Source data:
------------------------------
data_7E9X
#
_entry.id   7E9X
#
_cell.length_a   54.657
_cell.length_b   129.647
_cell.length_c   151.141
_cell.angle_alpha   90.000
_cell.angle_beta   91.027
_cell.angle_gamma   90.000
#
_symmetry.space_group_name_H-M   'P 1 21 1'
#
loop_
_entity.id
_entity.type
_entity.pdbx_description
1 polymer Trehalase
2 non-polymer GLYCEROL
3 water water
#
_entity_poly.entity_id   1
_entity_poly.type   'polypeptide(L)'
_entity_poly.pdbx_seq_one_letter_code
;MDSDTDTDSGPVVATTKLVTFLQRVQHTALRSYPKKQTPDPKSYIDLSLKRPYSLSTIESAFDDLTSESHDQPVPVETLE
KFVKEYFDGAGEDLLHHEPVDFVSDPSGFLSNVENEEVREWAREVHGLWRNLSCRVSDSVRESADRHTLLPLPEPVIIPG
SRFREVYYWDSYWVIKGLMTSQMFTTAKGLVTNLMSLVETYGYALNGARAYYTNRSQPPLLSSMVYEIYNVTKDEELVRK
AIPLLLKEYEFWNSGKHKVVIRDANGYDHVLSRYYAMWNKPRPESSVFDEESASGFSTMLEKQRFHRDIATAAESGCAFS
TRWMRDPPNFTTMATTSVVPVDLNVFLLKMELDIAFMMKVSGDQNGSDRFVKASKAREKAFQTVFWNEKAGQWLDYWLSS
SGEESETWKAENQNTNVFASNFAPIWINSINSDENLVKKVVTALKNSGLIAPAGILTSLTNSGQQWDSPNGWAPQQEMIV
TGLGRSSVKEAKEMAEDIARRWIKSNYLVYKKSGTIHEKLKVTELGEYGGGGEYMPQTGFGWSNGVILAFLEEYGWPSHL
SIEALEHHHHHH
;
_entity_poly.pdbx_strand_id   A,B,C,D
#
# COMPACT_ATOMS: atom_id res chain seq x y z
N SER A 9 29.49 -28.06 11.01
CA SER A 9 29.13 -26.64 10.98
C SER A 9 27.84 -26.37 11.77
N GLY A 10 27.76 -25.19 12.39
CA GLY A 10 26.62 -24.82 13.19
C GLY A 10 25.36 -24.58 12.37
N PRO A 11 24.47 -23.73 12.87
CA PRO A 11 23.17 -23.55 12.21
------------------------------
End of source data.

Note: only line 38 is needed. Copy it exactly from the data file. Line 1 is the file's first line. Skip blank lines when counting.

CA SER A 9 29.13 -26.64 10.98